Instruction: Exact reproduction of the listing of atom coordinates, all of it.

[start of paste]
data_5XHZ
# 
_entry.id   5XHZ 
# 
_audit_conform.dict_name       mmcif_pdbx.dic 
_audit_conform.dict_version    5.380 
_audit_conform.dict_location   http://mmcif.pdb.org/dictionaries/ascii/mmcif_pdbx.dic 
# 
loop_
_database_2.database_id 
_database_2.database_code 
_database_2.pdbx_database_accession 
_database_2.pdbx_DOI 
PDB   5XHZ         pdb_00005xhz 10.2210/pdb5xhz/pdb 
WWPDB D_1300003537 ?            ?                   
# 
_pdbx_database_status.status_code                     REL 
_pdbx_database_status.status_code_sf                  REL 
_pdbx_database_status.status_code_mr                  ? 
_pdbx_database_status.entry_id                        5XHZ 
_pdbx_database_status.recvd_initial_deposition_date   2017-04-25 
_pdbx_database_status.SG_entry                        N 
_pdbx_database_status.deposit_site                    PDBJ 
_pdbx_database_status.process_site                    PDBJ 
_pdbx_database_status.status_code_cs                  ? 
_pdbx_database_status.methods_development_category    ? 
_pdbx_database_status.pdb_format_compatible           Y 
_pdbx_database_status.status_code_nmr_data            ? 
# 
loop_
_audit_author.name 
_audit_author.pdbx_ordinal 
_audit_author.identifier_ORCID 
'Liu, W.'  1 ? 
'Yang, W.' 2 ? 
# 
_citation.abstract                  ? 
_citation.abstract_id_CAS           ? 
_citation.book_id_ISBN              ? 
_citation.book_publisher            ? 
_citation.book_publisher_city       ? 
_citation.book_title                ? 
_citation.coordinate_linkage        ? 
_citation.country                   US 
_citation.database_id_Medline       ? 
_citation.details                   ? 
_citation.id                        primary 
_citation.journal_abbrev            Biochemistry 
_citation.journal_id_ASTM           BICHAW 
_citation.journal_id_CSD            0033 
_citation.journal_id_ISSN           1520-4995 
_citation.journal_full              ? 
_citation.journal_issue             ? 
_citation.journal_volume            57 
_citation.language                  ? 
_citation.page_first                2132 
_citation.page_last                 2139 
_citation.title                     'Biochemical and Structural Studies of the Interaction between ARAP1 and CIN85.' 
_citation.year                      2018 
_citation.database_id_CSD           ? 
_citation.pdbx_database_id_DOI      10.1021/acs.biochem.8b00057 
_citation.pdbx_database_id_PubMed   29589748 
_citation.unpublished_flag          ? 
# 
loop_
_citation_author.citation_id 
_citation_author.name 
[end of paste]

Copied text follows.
data_5XHZ
# 
_entry.id   5XHZ 
# 
_audit_conform.dict_name       mmcif_pdbx.dic 
_audit_conform.dict_version    5.380 
_audit_conform.dict_location   http://mmcif.pdb.org/dictionaries/ascii/mmcif_pdbx.dic 
# 
loop_
_database_2.database_id 
_database_2.database_code 
_database_2.pdbx_database_accession 
_database_2.pdbx_DOI 
PDB   5XHZ         pdb_00005xhz 10.2210/pdb5xhz/pdb 
WWPDB D_1300003537 ?            ?                   
# 
_pdbx_database_status.status_code                     REL 
_pdbx_database_status.status_code_sf                  REL 
_pdbx_database_status.status_code_mr                  ? 
_pdbx_database_status.entry_id                        5XHZ 
_pdbx_database_status.recvd_initial_deposition_date   2017-04-25 
_pdbx_database_status.SG_entry                        N 
_pdbx_database_status.deposit_site                    PDBJ 
_pdbx_database_status.process_site                    PDBJ 
_pdbx_database_status.status_code_cs                  ? 
_pdbx_database_status.methods_development_category    ? 
_pdbx_database_status.pdb_format_compatible           Y 
_pdbx_database_status.status_code_nmr_data            ? 
# 
loop_
_audit_author.name 
_audit_author.pdbx_ordinal 
_audit_author.identifier_ORCID 
'Liu, W.'  1 ? 
'Yang, W.' 2 ? 
# 
_citation.abstract                  ? 
_citation.abstract_id_CAS           ? 
_citation.book_id_ISBN              ? 
_citation.book_publisher            ? 
_citation.book_publisher_city       ? 
_citation.book_title                ? 
_citation.coordinate_linkage        ? 
_citation.country                   US 
_citation.database_id_Medline       ? 
_citation.details                   ? 
_citation.id                        primary 
_citation.journal_abbrev            Biochemistry 
_citation.journal_id_ASTM           BICHAW 
_citation.journal_id_CSD            0033 
_citation.journal_id_ISSN           1520-4995 
_citation.journal_full              ? 
_citation.journal_issue             ? 
_citation.journal_volume            57 
_citation.language                  ? 
_citation.page_first                2132 
_citation.page_last                 2139 
_citation.title                     'Biochemical and Structural Studies of the Interaction between ARAP1 and CIN85.' 
_citation.year                      2018 
_citation.database_id_CSD           ? 
_citation.pdbx_database_id_DOI      10.1021/acs.biochem.8b00057 
_citation.pdbx_database_id_PubMed   29589748 
_citation.unpublished_flag          ? 
# 
loop_
_citation_author.citation_id 
_citation_author.name 